It's my party, and I'll win if you'll 'lect me!
OAK PARK MIDDLE MIDDLE
|Learning how the election process works will become evident as
students take constituent surveys, create campaign material, and
give persuasive speeches to their peers about relevant issues in
Duration: [6-8] 45-minute classes
- Civics: Citizenship and Government
Students develop an
understanding of the structure and purposes of government, the
foundations of the American democratic system, and the role of
the United States in the world, while learning about the
rights and responsibilities of citizenship.
explaining major ideas about why
governments are necessary and evaluating competing positions
on the purposes government should serve;
describing the organization and
major responsibilities of local, state, and national
explaining how public policy is
formed, debated, and carried out at local, state, and national
analyzing democratic processes
used to institute change;
analyzing the necessity and
purposes of politics and government and identifying examples
of programs that fit within those purposes;
- Structure and Purposes of Government
Explain and evaluate the
major purposes of government
Describe ways by which
public policies are formed, including the role of lobbyists,
special interest groups, and constituents
- Foundations of the American Political System
AnalExplain how changes are
made in a democratic society
Analyze how the democratic
process has been used to institute change in Louisiana
- English/Language Arts : Standard 2
Students write competently for a
variety of purposes and audiences.
- Demonstrate the operations of a computer (e.g.,
touch-keyboarding skills, save, organize and back-up files)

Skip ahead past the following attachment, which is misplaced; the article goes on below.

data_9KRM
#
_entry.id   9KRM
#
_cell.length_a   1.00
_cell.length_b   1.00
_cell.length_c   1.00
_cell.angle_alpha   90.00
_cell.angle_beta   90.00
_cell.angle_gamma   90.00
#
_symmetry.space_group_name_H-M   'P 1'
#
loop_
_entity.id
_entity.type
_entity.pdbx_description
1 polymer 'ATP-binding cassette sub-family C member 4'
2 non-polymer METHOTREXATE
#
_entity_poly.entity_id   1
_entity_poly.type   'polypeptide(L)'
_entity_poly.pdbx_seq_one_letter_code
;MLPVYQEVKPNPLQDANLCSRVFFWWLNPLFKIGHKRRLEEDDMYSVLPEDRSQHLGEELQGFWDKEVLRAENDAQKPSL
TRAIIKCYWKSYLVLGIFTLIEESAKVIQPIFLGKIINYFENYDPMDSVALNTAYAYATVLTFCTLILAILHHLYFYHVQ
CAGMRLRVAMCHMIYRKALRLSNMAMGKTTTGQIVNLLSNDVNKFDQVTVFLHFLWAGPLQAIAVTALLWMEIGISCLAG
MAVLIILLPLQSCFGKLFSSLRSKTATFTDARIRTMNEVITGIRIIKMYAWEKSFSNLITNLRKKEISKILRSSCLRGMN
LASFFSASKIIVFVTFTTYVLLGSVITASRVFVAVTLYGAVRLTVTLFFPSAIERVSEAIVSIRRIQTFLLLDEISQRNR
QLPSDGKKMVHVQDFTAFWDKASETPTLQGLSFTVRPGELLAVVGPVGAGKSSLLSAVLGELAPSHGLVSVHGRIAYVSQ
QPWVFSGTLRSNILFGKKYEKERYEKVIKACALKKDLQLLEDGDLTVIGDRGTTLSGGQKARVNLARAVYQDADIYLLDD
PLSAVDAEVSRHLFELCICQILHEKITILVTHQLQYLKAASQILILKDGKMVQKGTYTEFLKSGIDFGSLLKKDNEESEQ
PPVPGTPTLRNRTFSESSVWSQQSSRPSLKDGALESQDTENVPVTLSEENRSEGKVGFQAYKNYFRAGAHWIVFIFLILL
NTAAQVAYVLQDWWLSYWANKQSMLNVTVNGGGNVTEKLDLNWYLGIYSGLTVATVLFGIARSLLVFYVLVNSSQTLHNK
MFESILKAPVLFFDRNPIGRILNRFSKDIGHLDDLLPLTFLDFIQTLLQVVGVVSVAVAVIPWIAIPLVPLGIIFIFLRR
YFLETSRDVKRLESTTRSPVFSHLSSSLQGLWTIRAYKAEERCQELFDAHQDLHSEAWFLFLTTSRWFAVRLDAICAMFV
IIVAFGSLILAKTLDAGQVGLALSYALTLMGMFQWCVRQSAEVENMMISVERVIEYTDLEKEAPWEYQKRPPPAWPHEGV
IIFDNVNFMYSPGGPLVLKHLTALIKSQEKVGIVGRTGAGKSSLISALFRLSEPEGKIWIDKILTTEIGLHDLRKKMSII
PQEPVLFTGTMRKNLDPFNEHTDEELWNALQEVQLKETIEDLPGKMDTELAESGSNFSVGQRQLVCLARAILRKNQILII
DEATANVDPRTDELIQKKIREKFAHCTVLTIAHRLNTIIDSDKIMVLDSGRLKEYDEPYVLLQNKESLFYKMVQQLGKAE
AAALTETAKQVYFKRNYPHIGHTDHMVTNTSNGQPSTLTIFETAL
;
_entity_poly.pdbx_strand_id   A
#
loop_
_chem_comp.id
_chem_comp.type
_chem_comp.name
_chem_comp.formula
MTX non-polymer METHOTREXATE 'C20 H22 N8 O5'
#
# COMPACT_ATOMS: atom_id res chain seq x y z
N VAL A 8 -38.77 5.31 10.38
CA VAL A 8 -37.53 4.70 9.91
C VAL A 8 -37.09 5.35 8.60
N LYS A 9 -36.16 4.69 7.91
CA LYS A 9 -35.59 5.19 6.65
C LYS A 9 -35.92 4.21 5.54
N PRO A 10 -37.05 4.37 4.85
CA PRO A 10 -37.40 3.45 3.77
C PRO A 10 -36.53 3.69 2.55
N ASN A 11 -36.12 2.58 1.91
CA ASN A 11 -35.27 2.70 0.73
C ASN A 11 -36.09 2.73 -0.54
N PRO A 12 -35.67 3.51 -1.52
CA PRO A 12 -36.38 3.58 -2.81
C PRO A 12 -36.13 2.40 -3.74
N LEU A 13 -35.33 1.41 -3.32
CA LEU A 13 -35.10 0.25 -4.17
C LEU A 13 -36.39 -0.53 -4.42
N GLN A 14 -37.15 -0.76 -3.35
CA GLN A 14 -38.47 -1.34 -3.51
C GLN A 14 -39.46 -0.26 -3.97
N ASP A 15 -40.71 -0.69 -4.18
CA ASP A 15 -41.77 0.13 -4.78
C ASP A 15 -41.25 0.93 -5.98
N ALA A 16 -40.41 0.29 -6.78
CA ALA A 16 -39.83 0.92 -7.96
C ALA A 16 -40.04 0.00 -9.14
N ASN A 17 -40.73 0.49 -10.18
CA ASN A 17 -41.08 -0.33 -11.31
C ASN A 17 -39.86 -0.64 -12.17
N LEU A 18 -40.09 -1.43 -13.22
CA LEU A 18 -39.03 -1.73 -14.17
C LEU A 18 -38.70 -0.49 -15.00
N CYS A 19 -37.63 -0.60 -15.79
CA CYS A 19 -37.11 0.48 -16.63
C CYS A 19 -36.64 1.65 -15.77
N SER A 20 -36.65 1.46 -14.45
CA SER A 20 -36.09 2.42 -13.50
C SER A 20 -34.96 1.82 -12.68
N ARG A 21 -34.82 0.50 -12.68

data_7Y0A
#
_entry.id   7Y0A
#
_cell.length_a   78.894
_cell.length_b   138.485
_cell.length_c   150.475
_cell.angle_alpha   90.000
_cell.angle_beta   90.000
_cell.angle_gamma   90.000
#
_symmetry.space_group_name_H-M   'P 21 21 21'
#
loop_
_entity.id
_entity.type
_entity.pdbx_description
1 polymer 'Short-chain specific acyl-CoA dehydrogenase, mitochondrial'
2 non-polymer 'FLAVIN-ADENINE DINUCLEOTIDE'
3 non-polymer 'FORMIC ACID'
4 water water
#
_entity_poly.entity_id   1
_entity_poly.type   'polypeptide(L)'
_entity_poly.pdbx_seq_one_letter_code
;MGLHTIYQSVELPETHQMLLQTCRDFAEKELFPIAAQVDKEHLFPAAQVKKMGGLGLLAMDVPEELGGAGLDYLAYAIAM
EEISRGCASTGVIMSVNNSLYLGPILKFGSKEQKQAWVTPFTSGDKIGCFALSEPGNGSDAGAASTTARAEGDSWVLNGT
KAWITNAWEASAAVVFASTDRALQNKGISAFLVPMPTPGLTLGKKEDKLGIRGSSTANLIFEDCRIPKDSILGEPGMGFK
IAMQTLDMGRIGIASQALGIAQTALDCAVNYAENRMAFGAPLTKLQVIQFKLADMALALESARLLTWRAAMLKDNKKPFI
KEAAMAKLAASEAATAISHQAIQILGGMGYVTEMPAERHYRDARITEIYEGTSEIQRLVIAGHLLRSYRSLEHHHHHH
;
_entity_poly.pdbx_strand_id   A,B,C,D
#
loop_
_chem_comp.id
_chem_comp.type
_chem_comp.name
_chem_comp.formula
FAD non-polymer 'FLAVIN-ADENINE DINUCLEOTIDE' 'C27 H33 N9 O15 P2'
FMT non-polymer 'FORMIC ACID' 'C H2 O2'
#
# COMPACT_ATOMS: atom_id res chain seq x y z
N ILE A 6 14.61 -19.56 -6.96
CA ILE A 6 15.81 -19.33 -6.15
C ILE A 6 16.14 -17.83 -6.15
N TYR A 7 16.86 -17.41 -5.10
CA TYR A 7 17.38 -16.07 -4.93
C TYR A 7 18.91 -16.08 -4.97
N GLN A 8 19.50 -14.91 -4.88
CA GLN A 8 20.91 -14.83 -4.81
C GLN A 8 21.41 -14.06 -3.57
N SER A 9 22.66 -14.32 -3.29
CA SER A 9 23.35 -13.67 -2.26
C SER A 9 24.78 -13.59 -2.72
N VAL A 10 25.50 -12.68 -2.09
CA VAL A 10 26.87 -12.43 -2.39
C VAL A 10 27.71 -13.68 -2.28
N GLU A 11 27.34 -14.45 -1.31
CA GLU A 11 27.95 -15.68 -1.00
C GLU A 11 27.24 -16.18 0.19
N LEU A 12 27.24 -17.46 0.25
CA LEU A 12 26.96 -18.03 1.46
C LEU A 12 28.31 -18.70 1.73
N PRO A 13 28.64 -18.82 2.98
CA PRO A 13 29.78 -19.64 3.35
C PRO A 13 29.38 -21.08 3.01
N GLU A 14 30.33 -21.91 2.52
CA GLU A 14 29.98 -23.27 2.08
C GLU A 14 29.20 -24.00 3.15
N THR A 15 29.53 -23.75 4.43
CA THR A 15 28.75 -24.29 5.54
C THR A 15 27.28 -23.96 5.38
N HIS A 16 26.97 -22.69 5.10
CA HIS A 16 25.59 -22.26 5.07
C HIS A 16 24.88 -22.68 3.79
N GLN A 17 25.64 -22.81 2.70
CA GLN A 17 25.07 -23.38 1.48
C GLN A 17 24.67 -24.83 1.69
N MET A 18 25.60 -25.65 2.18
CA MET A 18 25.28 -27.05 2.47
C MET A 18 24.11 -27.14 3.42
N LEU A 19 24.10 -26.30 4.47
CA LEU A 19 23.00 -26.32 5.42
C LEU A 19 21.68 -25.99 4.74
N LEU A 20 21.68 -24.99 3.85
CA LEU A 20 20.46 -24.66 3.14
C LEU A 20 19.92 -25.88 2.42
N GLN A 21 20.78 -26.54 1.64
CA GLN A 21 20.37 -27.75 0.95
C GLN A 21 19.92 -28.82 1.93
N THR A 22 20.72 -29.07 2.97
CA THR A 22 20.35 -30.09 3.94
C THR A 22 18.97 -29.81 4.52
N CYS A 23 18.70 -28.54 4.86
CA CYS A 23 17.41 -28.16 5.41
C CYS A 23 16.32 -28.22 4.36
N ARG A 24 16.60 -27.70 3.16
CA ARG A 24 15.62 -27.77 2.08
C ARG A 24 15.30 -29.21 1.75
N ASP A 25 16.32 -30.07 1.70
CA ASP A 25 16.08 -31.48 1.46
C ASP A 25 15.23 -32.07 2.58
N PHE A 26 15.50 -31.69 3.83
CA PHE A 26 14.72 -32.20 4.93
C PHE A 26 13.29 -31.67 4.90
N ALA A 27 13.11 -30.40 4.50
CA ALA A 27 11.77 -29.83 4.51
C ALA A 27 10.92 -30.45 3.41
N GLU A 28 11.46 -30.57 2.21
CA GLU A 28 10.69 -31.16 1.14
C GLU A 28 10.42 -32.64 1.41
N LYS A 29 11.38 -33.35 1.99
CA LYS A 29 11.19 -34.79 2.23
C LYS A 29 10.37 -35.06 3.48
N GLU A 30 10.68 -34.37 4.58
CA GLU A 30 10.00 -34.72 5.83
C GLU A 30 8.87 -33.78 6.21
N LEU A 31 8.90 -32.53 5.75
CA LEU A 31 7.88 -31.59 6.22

and other peripheral devices (scanner, digital and video
cameras, VCR, laser disc player) at an intermediate level.
- Compose and edit a multi-page document with appropriate
formatting using word-processing skills. (e.g., menu, tool
bars, dialog boxes, spell check, thesaurus, page layout,
headers and footers, word count, margins, tabs, spacing,
columns, page orientation)
- Use information, media, and technology in a responsible
manner which includes following the school's acceptable use
policy, adhering to copyright laws, respecting the rights of
others, and employing proper etiquette in all forms of
- Use multimedia tools and desktop publishing to develop and
present computer-generated projects for directed and
independent learning activities.
- Communicate information using spreadsheets and databases to
visually represent data and integrate into other documents
(e.g., entering data, formatting using formulas, analyzing
data, and sorting).
The student will:
Identify generally accepted beliefs of national political
Surey peers or staff concerning issue(s) they have been
Analyze the importance of issues facing schools and
Decide how they would get other students to support a
generally accepted view on a topic/issue;
Communicate to their constituents (peers), through their
presentations, their evaluation of the issue and their reasons for
Materials and Resources:
Handouts and teacher resource material are supplied elsewhere in
the lesson. Teacher should print Topic Cards on cardstock. Also
print plenty of survey sheets, ballots and lyric sheets.
Tools and Materials:
Computer(s) with internet
PaintShop or other art programs
Some students may also want to use MS Publisher or other software.
•It's My Party Midi
•Huey Long singing Every Man a King
•It's My Party Midi (alt. site)
Students should have a basic working knowledge of political
campaigns. They also need general knowledge of the three branches
of government, the various levels of government [local, parish,
state, national] and where ideas for laws begin and how they
filter up the governmental ladder.
Do students (democrats) and adults (republicans) have different
opinions of the topics?
How do you convince the opposite group to vote for the other
What topics do you think would interest both students and staff?
DAY ONE – Teacher will spend the first day discussing the
basic difference between political parties, general beliefs, how
platforms are created using surveys of their constituents, and the
role of their constituents by using attached Party Power-Point.
Explain that students will draw party affiliation and political
issues out of a hat. Instead of using national issues they will